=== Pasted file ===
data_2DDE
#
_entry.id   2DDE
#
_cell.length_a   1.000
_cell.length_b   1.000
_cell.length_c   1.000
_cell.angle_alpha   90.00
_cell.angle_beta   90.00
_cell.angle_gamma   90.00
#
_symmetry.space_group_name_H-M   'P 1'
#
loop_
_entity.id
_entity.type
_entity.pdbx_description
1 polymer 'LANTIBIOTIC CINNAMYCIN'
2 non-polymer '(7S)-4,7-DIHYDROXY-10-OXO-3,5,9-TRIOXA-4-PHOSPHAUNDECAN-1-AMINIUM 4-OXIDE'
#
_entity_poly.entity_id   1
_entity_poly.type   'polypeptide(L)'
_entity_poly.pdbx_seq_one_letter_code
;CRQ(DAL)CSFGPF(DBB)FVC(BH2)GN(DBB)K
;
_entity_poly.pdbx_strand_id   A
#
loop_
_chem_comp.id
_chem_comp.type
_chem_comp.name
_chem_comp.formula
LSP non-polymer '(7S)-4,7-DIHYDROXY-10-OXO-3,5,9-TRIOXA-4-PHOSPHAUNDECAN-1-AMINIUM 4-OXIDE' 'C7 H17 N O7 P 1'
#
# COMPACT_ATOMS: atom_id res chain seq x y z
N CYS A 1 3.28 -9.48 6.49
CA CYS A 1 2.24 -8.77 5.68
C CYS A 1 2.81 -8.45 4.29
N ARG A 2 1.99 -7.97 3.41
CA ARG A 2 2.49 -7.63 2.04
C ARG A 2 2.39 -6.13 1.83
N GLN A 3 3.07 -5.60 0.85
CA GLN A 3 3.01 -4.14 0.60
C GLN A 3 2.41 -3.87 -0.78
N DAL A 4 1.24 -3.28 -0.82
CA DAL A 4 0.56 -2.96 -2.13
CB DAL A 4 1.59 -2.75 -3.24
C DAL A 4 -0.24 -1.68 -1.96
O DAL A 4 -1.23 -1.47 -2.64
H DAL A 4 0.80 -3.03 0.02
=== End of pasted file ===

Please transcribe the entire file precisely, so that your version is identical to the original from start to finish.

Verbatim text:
data_2DDE
#
_entry.id   2DDE
#
_cell.length_a   1.000
_cell.length_b   1.000
_cell.length_c   1.000
_cell.angle_alpha   90.00
_cell.angle_beta   90.00
_cell.angle_gamma   90.00
#
_symmetry.space_group_name_H-M   'P 1'
#
loop_
_entity.id
_entity.type
_entity.pdbx_description
1 polymer 'LANTIBIOTIC CINNAMYCIN'
2 non-polymer '(7S)-4,7-DIHYDROXY-10-OXO-3,5,9-TRIOXA-4-PHOSPHAUNDECAN-1-AMINIUM 4-OXIDE'
#
_entity_poly.entity_id   1
_entity_poly.type   'polypeptide(L)'
_entity_poly.pdbx_seq_one_letter_code
;CRQ(DAL)CSFGPF(DBB)FVC(BH2)GN(DBB)K
;
_entity_poly.pdbx_strand_id   A
#
loop_
_chem_comp.id
_chem_comp.type
_chem_comp.name
_chem_comp.formula
LSP non-polymer '(7S)-4,7-DIHYDROXY-10-OXO-3,5,9-TRIOXA-4-PHOSPHAUNDECAN-1-AMINIUM 4-OXIDE' 'C7 H17 N O7 P 1'
#
# COMPACT_ATOMS: atom_id res chain seq x y z
N CYS A 1 3.28 -9.48 6.49
CA CYS A 1 2.24 -8.77 5.68
C CYS A 1 2.81 -8.45 4.29
N ARG A 2 1.99 -7.97 3.41
CA ARG A 2 2.49 -7.63 2.04
C ARG A 2 2.39 -6.13 1.83
N GLN A 3 3.07 -5.60 0.85
CA GLN A 3 3.01 -4.14 0.60
C GLN A 3 2.41 -3.87 -0.78
N DAL A 4 1.24 -3.28 -0.82
CA DAL A 4 0.56 -2.96 -2.13
CB DAL A 4 1.59 -2.75 -3.24
C DAL A 4 -0.24 -1.68 -1.96
O DAL A 4 -1.23 -1.47 -2.64
H DAL A 4 0.80 -3.03 0.02